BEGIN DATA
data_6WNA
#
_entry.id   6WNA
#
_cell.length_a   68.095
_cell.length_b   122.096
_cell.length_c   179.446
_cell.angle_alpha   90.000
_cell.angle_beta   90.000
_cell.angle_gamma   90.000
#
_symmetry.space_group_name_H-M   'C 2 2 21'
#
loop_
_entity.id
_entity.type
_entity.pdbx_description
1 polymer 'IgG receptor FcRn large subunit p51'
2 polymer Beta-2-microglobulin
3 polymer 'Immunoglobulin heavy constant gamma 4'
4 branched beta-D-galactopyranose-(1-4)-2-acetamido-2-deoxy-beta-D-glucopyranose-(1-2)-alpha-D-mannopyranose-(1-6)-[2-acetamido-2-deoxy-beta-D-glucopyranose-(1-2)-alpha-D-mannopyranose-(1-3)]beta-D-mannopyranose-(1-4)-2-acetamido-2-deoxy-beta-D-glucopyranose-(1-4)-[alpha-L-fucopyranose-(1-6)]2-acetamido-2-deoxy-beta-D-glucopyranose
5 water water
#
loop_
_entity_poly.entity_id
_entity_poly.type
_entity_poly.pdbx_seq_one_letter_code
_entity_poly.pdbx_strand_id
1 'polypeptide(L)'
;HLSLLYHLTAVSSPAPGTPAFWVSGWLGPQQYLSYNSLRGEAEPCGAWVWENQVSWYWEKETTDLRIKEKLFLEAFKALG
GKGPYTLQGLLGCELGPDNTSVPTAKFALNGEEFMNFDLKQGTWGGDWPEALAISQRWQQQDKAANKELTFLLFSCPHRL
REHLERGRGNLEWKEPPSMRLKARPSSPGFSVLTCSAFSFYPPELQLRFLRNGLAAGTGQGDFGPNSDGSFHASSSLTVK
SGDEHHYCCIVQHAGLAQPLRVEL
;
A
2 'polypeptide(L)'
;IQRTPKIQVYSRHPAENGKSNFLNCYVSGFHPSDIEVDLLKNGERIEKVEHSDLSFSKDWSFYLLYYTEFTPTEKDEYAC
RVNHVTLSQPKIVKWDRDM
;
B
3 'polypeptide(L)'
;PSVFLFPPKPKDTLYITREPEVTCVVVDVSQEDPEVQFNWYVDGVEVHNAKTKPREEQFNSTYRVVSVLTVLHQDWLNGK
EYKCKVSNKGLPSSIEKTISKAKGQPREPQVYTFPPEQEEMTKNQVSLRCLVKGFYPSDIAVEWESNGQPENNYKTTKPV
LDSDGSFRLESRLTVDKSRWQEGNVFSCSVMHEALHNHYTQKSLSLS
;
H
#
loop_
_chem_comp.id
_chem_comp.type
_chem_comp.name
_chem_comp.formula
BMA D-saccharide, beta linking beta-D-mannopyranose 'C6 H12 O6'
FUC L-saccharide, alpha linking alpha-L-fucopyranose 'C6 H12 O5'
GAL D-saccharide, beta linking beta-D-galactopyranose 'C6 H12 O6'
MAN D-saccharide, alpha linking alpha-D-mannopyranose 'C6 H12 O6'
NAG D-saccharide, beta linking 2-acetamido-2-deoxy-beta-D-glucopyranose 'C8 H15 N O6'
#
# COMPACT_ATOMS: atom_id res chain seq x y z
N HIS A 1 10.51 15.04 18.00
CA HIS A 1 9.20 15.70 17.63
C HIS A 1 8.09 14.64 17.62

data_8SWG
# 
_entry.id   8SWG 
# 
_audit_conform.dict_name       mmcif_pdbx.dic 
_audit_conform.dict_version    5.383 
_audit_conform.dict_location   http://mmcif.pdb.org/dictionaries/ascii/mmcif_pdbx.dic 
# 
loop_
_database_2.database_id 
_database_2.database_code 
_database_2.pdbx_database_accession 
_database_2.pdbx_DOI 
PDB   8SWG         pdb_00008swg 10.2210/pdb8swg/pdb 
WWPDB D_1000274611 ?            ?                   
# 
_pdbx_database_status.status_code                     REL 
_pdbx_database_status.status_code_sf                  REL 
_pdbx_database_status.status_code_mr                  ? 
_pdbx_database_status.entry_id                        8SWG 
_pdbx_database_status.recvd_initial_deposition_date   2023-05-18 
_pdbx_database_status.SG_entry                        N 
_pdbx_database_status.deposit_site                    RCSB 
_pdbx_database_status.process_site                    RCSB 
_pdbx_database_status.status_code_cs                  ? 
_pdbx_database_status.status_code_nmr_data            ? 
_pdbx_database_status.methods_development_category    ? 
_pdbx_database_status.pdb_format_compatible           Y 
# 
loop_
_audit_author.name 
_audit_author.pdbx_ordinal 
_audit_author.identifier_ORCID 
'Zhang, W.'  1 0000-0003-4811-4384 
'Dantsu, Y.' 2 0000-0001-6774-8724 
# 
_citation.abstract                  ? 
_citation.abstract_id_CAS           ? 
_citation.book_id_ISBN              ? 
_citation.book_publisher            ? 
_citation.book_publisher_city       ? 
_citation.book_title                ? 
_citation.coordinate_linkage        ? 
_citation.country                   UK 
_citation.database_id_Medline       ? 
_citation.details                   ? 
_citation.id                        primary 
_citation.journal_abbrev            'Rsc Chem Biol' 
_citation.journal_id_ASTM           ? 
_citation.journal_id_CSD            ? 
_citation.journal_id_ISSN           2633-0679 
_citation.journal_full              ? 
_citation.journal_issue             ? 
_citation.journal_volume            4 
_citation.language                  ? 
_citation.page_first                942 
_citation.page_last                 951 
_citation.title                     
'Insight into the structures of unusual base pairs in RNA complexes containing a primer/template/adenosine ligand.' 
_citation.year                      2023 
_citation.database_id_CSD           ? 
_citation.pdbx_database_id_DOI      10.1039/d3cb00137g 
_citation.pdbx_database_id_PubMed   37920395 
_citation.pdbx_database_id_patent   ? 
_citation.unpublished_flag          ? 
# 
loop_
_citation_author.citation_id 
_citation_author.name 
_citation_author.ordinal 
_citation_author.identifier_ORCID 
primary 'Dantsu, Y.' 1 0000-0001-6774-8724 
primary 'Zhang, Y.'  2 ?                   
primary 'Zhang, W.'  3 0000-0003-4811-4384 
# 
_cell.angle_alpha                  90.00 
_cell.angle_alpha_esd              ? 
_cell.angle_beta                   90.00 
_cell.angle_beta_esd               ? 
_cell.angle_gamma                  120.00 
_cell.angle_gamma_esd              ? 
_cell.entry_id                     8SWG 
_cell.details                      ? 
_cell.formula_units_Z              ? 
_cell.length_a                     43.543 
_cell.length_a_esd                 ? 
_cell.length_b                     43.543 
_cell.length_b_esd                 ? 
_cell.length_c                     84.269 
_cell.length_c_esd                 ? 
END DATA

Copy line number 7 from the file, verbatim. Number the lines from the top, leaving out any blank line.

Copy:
_cell.length_c   179.446